If you notice the below program, then you can observe that handleRuntimeException is annotated with @ExceptionHandler.

@ExceptionHandler allows you to define a method that can handle the exception.

package com.codedelay.rest.exception;

import org.springframework.web.bind.annotation.ExceptionHandler;
import org.springframework.web.bind.annotation.RestControllerAdvice;

@RestControllerAdvice(basePackages = {"com.codedelay.rest.controller"})
public class GlobalExceptionHandler {
    public String handleRuntimeException(){
		return "Some error occurred";

Whenever RuntimeException exception occurs in the application, then exceptionHandler() method will be called and Some error occurred message will be returned.

Let’s change the controller logic to throw RunTimeException.

package com.codedelay.rest.controller;

import org.springframework.web.bind.annotation.GetMapping;
import org.springframework.web.bind.annotation.PathVariable;
import org.springframework.web.bind.annotation.RequestMapping;
import org.springframework.web.bind.annotation.RestController;

import com.codedelay.rest.exception.UserNameNotPresentException;

public class WelcomeController {

	public String welcomeMsg(@PathVariable("userName") String userName) throws UserNameNotPresentException {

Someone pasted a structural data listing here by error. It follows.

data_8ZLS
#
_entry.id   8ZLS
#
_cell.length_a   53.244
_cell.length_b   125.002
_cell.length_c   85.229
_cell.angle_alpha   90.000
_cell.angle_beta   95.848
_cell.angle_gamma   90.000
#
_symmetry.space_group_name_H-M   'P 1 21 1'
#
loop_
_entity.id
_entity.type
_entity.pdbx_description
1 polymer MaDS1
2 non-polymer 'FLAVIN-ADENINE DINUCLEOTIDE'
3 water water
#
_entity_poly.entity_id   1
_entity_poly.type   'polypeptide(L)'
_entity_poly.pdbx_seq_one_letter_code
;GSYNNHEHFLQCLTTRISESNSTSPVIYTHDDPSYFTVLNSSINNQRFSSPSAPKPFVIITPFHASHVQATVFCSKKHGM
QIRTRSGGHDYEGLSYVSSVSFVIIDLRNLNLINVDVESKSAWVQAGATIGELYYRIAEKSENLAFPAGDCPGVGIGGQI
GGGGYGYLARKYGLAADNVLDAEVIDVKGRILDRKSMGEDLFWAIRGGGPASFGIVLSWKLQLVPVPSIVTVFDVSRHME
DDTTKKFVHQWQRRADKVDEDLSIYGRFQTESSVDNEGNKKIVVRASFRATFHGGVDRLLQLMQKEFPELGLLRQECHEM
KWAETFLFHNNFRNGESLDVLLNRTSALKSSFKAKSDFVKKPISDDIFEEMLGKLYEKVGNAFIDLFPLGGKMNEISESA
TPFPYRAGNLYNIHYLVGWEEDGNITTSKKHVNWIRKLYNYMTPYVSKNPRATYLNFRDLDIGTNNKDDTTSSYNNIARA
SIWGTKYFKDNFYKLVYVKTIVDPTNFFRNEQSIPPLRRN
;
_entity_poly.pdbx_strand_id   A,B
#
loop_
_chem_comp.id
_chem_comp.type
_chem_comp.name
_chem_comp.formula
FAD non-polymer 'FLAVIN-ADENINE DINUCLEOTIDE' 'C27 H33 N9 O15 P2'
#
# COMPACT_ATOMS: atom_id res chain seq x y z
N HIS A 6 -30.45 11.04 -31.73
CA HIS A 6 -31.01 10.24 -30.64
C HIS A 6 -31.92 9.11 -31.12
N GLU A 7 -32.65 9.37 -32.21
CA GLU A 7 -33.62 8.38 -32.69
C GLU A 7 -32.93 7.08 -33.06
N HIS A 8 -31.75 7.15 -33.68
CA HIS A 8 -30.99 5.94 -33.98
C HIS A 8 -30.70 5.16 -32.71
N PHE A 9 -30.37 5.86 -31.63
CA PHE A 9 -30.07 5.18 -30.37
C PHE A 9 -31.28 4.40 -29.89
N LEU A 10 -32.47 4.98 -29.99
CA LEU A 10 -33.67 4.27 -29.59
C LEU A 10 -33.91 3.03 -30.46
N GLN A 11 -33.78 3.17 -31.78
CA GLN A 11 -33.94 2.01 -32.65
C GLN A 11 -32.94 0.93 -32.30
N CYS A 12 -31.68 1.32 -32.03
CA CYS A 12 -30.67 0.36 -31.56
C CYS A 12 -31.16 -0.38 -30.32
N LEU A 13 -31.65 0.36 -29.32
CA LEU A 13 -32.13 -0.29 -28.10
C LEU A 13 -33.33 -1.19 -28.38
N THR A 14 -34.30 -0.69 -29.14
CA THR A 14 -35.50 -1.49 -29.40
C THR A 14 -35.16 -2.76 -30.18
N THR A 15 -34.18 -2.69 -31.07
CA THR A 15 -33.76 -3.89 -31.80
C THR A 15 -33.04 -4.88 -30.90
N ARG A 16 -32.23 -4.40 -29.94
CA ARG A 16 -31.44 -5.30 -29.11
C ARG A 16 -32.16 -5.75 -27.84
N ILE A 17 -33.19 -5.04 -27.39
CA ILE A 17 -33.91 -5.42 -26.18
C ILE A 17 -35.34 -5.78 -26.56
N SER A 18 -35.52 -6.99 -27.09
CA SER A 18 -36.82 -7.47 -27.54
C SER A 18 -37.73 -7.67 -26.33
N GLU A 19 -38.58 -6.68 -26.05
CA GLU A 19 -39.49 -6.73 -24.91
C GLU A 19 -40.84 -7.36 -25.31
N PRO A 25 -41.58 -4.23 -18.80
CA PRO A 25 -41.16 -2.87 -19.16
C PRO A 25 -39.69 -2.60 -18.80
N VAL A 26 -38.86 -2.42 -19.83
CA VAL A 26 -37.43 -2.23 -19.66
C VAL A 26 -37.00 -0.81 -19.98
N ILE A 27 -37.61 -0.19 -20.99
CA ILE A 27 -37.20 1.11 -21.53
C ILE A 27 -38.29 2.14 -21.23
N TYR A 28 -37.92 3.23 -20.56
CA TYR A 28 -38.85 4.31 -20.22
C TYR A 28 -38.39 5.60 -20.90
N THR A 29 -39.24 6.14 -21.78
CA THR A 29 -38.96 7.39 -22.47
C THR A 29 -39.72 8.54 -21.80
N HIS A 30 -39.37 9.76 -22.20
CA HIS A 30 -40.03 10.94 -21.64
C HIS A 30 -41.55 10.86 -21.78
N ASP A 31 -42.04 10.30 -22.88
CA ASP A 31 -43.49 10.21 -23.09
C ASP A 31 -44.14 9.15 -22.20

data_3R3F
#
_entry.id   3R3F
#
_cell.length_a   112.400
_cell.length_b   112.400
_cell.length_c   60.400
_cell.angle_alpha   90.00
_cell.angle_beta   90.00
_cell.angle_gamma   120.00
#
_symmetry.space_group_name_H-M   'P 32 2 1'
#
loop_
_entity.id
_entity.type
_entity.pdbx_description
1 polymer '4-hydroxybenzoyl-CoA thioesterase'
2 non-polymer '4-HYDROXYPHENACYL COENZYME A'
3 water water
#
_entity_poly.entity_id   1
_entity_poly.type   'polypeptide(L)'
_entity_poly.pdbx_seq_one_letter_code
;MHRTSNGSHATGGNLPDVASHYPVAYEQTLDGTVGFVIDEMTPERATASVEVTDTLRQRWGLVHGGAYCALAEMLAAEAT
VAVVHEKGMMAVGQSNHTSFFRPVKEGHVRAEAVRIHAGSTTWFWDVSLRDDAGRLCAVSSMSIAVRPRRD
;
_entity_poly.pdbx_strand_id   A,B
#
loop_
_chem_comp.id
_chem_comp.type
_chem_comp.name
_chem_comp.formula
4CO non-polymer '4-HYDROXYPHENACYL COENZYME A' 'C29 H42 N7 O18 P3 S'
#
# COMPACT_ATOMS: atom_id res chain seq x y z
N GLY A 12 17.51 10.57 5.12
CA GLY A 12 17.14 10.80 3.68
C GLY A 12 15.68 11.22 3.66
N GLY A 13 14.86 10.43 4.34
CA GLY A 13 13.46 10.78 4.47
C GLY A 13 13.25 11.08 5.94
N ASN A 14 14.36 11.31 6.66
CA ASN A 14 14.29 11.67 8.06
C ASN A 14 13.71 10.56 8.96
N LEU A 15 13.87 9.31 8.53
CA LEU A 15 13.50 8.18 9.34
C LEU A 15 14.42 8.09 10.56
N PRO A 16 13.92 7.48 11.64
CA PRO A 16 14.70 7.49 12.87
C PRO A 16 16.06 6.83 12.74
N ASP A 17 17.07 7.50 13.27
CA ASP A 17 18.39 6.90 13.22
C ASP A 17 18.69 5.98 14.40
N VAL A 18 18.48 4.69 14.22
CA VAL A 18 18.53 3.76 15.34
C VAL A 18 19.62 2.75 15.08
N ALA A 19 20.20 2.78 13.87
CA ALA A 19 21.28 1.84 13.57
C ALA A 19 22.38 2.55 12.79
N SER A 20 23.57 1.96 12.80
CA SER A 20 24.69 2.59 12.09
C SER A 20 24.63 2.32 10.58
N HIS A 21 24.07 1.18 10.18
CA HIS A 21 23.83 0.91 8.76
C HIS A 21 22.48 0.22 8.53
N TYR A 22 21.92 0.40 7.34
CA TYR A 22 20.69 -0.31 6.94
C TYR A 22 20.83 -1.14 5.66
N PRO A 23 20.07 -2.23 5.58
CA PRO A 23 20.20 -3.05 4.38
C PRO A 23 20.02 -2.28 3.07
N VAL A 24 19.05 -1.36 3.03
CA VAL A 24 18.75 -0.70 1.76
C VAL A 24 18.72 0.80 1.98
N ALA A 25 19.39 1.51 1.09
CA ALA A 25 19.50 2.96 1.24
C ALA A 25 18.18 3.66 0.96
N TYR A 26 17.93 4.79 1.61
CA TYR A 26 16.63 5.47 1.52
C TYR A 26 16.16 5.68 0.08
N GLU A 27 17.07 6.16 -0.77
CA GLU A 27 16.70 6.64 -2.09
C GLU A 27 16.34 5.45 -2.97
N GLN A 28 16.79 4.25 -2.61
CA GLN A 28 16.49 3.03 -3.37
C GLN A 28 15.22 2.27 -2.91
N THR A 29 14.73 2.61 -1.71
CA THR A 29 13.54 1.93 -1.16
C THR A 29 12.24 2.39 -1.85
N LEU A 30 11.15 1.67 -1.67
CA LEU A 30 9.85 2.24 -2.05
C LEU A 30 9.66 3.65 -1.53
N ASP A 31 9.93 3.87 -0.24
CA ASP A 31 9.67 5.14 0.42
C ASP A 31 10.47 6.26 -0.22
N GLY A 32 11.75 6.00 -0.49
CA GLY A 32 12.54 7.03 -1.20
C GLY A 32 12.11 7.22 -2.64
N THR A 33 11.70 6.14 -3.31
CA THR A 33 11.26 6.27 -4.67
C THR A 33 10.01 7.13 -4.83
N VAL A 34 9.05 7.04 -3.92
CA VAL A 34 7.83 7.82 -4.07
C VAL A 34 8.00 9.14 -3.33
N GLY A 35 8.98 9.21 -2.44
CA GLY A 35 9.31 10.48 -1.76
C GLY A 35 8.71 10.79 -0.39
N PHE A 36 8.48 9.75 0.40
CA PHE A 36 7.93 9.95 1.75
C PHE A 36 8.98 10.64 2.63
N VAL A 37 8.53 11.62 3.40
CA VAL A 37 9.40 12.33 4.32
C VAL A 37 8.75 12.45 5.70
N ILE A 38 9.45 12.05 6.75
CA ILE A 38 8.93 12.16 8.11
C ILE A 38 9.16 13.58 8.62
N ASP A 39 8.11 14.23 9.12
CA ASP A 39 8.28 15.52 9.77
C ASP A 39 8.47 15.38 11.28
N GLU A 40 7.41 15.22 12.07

return "Welcome" + " " + userName;
	public String welcomeMsg() throws UserNameNotPresentException {
		throw new UserNameNotPresentException("please provide user name in the URL");

	public void handleRequest() {
		throw new RuntimeException();

The WelcomeController will throw RuntimeException if /api/ called.

exception Handler spring boot
Exception Handling in spring boot

How to handle exceptions and return a standard JSON

Steps to handle exceptions and return a standard JSON

  • Add a POJO class (ErrorInfo) class that will represent the JSON structure.
  • Create global @RestControllerAdvice exception handler.

Add an error info class that will represent the JSON structure.

For this demo, we will show the below JSON message when an error occurs.


From the above JSON, you could see that JSON message has three properties i.e. error message, timestamp, and URI.

Let’s try to represent the above JSON message in a Java class (ErrorInfo).

package com.codedelay.rest.exception;

import java.util.Date;

import com.fasterxml.jackson.annotation.JsonProperty;

public class ErrorInfo {
	private String message;

	private Date timestamp;

	private String uriRequested;

	public ErrorInfo(Exception exception, String uriRequested) {
		this.message = exception.toString();
		this.uriRequested = uriRequested;